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dc.contributor.authorWaltham, NJ
dc.contributor.authorColeman, L
dc.contributor.authorBuelow, C
dc.contributor.authorFry, S
dc.contributor.authorBurrows, D
dc.description.abstractCoastal managers are increasingly challenged with implementing expensive restoration and on-going maintenance programs to reinstate the services and values of floodplains as important fish nursery areas, but access to long-term data to assist with supporting success is lacking. An environmental levy (funded by farmers, Burdekin Shire Council, a local Natural Resource Management group, and Lower Burdekin Water Board) was enacted in 2003 to fund (approximately $20,000/yr AUD) an ongoing aquatic weed removal program (consisting of an aquatic plant weed harvester that removes floating vegetation to a nearby truck for composting in conjunction with boat weed spraying) designed to maintain the delivery of irrigation water as well as promoting productive fish habitat. We repeated a fish and water quality survey first performed in 2001/2002 (September 2017, May 2018) at 10 lagoons (three clear and seven turbid) on the Burdekin floodplain (north Queensland, Australia) to examine whether these maintenance efforts continue delivering the initial values set nearly 20 years ago. A total of 2267 fish from 24 species were caught, May 2018 (post-wet season) survey yielded more fish (24 species) than the September 2017 (late dry season) survey (19 species) which is close to the results of the 2001/02 survey (post-wet season, 17 species; late dry season, 16 species). A Hydrolab (September 2017) revealed that turbid and clear water lagoons had a similar rhythmic diel temperature cycle that posed no thermal risks to fish. Dissolved oxygen had distinct diel periodicity, with clear lagoons having the widest range, reaching established critical minimum thresholds for some floodplain fish, while turbid lagoons were generally less variable (presumably due to less oxygen demand from biological activity). While as long as sugarcane production occurs, excessive nutrients will necessitate continuance of the aquatic weed program; therefore, the funding model in place must remain. This study advocates the need for long-term maintenance programs facilitated by long-term partnerships, and serves as an exemplar model for managers looking to restore coastal floodplains but are challenged with persistent aquatic weed management issues, not only in Australia but also on floodplains elsewhere.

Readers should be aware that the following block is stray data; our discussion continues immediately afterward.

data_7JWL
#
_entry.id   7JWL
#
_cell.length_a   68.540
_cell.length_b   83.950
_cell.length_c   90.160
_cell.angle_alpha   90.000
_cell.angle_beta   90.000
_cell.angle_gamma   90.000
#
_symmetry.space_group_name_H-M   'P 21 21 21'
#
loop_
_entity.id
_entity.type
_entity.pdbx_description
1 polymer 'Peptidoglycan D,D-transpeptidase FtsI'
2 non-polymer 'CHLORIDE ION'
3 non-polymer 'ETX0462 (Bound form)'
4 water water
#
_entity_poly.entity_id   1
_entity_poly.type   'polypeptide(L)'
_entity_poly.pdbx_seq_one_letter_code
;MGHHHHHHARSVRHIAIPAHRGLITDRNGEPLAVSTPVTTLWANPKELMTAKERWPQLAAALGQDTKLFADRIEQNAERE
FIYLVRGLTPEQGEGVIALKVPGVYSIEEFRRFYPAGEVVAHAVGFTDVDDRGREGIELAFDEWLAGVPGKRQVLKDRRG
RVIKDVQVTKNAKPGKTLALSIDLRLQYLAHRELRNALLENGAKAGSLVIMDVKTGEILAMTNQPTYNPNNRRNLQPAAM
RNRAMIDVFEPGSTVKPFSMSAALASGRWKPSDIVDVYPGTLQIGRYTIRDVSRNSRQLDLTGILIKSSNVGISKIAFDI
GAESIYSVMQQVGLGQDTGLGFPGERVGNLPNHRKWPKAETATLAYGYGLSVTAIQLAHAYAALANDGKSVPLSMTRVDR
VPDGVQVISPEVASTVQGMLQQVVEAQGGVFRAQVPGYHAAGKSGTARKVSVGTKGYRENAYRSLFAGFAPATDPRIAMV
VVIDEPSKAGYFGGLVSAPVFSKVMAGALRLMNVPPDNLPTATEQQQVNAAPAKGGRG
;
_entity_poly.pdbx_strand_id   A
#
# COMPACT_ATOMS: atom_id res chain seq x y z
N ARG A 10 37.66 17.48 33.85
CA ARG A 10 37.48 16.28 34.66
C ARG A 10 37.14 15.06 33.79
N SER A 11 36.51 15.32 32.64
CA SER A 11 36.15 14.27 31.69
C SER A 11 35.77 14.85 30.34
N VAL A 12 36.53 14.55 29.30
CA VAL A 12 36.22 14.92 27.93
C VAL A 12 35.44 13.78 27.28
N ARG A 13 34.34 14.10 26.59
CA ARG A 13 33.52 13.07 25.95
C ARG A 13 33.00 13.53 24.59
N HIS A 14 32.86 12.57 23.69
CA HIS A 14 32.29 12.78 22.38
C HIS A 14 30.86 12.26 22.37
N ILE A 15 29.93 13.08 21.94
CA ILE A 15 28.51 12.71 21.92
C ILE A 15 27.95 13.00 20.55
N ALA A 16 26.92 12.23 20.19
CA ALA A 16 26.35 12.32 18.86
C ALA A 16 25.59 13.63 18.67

dc.relation.ispartofjournalOcean and Coastal Management
dc.subject.fieldofresearchEarth sciences
dc.subject.fieldofresearchEnvironmental sciences
dc.subject.fieldofresearchHuman society
dc.titleRestoring fish habitat values on a tropical agricultural floodplain: Learning from two decades of aquatic invasive plant maintenance efforts
dc.typeJournal article
dc.type.descriptionC1 - Articles
dcterms.bibliographicCitationWaltham, NJ; Coleman, L; Buelow, C; Fry, S; Burrows, D, Restoring fish habitat values on a tropical agricultural floodplain: Learning from two decades of aquatic invasive plant maintenance efforts, Ocean and Coastal Management, 2020, 198, pp. 105355
gro.hasfulltextNo Full Text
gro.griffith.authorBuelow, Christina A.

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